At the National Cathedral, which sits high up over the city we attended the ANZAC Day Commemoration Service. This was a poignant memorial, which was vastly different to what we had seen in the morning. On each seat was either a sprig of rosemary or a poppy – Mum you will be pleased to know that Narelle had her poppy on from the Somme. It was also attended by many more people. Before the service began the playing of a didgeridoo echoed through the halls – it was quite something and gives off such an amazing sound. I think my interest in the didgeridoo may have been tainted by Rolf Harris but this was incredible and really set the scene. Ambassador Moore made his Anzac Address. It was a lovely thought provoking speech that covered ‘mateship’, sacrifice, and the sense of identity both nations developed after 1915. The quote “sacrifice does not build character – it reveals it” was quite telling. He took us to the beaches in Gallipoli 97 years ago but managed to relate it to the on-going military service many ANZAC soldiers are still doing. The thoughts
of soldiers in Afghanistan were central and the loss of life there – Australia has now lost 32 soldiers to that conflict. Australia’s new Foreign Minister Senator Bob Carr read the Ode and then there is that all too emotional playing of the Last Post. Standing amongst many military I suddenly felt short as they all stood to attention. The music that was played and sung was a highlight including a special arrangement commissioned by the Australian Embassy that used the words of a Turkish poem telling mothers not to weep as their sons were being looked after:
You, the mothers who sent their sons from far away countries, wipe away your tears;
Your sons are now lying in our bosom and are in peace.
After having lost their lives on this land they have become our sons as well.
It was special to attend a service in the Cathedral. It was a building that began with Pierre L’Enfant’s vision for a great ‘church for national purposes’ when he drew up the initial Washington plans in 1791. It took until 1907 for the foundation stone to
be laid and another 83 years for the building to be completed. Today it is the sixth largest cathedral in the world and the second largest in the US. Nearly 1 million visitors and worshippers come to the site every year. At the moment a lot of it is shrouded in scaffolding and canvas as it sustained damage in the earthquake. Thankfully no one was killed as large gargoyles and pieces of masonry came crashing down.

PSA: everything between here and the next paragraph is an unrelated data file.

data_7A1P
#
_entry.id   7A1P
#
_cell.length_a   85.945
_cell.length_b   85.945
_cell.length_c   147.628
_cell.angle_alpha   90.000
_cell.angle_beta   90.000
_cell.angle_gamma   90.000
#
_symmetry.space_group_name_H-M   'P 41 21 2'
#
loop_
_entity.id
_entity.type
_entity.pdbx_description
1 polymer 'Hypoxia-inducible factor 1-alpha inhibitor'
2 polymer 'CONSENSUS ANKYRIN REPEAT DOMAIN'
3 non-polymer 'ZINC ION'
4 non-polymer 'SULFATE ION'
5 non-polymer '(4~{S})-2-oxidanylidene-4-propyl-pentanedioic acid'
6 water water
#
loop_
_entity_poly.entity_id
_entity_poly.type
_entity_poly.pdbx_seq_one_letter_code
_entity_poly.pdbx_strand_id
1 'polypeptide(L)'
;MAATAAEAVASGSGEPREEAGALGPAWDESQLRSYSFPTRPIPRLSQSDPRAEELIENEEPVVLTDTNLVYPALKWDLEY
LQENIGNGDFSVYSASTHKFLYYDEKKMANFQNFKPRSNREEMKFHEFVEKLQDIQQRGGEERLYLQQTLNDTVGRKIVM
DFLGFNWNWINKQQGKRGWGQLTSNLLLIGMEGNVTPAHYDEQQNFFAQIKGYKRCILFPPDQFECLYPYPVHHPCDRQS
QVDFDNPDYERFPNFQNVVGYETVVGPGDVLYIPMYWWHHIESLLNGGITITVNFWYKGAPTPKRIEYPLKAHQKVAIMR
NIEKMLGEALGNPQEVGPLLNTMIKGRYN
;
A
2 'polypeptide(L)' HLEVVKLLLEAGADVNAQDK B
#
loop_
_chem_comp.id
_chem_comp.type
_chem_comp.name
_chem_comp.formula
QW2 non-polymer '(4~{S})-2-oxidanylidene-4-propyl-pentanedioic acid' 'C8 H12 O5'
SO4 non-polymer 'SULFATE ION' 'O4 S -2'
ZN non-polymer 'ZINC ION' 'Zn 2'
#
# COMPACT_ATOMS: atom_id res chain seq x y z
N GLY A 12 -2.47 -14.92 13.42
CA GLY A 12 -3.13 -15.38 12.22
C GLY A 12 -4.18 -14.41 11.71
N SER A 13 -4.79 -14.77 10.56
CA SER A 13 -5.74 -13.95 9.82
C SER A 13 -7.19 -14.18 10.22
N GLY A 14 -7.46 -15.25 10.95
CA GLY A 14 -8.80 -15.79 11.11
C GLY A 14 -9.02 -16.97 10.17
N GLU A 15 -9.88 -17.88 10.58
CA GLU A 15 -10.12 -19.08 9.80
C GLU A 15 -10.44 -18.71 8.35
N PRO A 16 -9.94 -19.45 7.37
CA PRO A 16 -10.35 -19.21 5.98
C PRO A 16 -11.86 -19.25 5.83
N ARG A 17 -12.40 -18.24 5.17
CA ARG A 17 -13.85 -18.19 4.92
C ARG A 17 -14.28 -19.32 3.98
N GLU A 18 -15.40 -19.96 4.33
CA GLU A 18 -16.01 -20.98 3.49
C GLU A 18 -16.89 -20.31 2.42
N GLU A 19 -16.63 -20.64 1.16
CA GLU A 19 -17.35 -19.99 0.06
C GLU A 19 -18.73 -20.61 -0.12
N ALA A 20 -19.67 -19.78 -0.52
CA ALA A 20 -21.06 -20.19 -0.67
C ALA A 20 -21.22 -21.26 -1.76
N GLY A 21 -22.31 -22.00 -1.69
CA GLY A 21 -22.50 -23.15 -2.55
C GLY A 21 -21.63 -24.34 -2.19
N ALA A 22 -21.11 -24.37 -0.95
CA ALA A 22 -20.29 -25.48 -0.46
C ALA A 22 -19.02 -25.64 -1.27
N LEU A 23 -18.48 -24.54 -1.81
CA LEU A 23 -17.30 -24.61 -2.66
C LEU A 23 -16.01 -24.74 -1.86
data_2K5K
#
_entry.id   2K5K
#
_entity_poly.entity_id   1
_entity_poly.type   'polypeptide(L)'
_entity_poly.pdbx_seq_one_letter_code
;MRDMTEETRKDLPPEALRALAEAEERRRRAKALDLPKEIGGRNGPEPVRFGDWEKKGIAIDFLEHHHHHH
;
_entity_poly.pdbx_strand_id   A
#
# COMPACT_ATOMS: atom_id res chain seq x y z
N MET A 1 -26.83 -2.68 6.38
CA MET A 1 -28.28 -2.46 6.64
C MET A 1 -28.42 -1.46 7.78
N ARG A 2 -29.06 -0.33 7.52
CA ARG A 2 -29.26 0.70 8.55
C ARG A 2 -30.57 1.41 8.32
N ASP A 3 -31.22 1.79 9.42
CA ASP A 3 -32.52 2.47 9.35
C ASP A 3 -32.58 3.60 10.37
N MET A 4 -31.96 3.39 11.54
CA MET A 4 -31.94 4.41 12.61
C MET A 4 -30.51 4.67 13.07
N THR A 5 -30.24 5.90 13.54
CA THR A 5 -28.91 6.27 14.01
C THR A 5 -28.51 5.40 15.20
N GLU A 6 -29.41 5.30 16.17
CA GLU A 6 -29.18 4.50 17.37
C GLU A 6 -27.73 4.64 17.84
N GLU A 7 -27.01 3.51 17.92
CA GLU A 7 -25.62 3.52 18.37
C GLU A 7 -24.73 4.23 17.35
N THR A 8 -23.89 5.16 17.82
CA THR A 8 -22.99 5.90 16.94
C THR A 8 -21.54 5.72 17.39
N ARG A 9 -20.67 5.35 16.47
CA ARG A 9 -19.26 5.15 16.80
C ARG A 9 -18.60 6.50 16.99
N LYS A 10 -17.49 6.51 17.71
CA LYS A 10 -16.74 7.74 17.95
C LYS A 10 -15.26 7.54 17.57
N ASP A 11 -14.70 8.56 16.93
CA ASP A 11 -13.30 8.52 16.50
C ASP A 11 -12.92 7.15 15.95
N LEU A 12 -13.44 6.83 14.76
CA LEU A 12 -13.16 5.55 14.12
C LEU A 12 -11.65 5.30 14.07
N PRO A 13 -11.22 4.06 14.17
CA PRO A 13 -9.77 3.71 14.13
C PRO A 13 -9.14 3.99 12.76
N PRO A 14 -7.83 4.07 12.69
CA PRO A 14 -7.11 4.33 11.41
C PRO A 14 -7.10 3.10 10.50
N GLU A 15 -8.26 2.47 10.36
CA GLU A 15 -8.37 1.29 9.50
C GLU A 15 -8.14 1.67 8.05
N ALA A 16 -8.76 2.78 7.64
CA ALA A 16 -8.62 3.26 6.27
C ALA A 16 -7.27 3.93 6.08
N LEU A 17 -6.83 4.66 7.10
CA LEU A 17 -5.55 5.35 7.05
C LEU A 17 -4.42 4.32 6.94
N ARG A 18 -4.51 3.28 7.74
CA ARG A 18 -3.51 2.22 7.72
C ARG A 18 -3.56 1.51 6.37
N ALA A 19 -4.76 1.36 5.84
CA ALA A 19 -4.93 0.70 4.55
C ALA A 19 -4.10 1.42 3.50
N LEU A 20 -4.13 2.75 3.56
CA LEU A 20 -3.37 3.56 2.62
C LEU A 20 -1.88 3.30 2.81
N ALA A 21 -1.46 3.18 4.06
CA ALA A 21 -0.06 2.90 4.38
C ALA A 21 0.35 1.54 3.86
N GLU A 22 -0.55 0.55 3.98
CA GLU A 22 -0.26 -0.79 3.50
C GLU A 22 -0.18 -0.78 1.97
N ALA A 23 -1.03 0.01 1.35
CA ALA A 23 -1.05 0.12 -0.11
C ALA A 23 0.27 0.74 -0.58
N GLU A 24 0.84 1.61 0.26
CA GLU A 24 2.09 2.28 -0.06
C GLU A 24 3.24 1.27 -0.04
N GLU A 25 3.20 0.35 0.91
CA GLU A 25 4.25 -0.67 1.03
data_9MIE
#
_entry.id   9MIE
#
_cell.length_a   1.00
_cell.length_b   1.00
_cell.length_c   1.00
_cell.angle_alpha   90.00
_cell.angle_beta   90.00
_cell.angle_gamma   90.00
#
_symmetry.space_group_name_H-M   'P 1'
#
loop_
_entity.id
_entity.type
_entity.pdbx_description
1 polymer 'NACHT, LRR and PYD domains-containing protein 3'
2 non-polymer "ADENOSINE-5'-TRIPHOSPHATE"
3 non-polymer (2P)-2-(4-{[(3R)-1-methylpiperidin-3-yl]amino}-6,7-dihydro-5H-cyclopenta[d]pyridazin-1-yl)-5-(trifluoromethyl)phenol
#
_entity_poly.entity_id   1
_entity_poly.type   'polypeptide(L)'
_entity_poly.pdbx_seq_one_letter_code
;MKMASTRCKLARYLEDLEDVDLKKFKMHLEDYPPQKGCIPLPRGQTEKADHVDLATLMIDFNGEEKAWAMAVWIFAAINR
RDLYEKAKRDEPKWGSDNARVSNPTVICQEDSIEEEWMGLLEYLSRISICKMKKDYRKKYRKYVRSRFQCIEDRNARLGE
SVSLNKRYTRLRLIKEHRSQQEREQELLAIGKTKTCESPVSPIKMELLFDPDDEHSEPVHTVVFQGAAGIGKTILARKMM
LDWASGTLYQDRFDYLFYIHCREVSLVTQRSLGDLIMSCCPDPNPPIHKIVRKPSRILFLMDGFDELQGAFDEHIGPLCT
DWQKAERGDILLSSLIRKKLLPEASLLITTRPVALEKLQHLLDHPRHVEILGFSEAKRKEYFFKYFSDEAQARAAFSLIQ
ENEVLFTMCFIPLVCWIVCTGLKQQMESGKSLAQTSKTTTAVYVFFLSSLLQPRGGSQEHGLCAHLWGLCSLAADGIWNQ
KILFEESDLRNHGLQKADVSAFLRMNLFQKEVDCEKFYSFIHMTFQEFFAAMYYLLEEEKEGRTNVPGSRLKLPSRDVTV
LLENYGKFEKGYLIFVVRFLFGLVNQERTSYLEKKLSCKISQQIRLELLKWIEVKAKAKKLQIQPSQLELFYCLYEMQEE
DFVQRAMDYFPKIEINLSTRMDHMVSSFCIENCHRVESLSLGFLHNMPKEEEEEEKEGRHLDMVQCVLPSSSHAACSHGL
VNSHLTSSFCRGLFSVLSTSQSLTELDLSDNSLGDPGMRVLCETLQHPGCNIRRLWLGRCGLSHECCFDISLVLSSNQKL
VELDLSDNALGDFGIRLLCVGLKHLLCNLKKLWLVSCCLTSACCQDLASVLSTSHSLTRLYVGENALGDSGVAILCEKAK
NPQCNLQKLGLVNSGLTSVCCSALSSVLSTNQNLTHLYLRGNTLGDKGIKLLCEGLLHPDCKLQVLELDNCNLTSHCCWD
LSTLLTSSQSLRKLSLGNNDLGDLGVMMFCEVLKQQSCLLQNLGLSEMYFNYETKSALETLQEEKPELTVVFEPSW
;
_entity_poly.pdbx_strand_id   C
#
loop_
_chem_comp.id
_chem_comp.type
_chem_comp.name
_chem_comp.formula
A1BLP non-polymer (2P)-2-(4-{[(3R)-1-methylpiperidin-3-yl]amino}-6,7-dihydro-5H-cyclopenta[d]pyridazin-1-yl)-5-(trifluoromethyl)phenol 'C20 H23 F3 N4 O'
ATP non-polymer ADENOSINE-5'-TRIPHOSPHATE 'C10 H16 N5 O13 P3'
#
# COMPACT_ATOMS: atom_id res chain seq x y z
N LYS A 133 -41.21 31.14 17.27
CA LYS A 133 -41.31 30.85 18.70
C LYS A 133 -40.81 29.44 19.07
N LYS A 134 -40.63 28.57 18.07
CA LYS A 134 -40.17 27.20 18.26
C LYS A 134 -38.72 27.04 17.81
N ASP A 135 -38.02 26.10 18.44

And now the lunch. The lovely Karen got us to the reception after driving down what is known as Embassy Row. A quick flash of the passport and we were in. It was a great way to finish our Anzac Day celebrations. With cold Crown Lagers and wonderful Australian wines we were well looked after. Food was piled high in the middle of the room. It was really well done. I enjoyed speaking at length to Dave who had sorted our day, he is a kind-hearted soul who just wanted us to have a great day. He has lived in the city since 1980 and helped set up the RSL Branch in Washington – they meet once a month at the Embassy. He
had wanted us to see the new exhibition of photos from Afghanistan and by being at the lunch we got to see them. A fantastic collection of photos taken not by professionals but by service people in the field. With no staging or photo shopping they were a fantastic insight into that theatre of war. I also spoke to the Chaplain who had come from Australia to conduct the service – he was awaiting his Aide to take him out to the Pentagon for official business. I think he would have loved a pint of lager but with a meeting to go to he was on the soft drink. His daughter is a carpenter in Mt Wellington and he likes the Waiheke vines! It is always a small world.
We feel very lucky to have been able to share in this day in Washington. We were some of the last in the world to acknowledge the 25th
April and remember the Anzacs. Home felt very close today and I am so pleased that we thought of doing this part of the trip. It was especially special for John, Maxine and Narelle to attend all together – it had been
awhile due to travel and John usually organising the South Australia parade and day. John has been beaming from ear to ear with this day coming so hard on the heels of the Civil War trip and I know that both Maxine and JD were proud that Narelle could wear her Grandfather’s Medals – an impressive set of that Kim Beazley was quite taken with. He is apparently quite a Civil War and military historian.
A wonderful day – now for the hustle and bustle of New York.
Anzac Day, April 25th
, 2012: Washington, DC
There are more photos below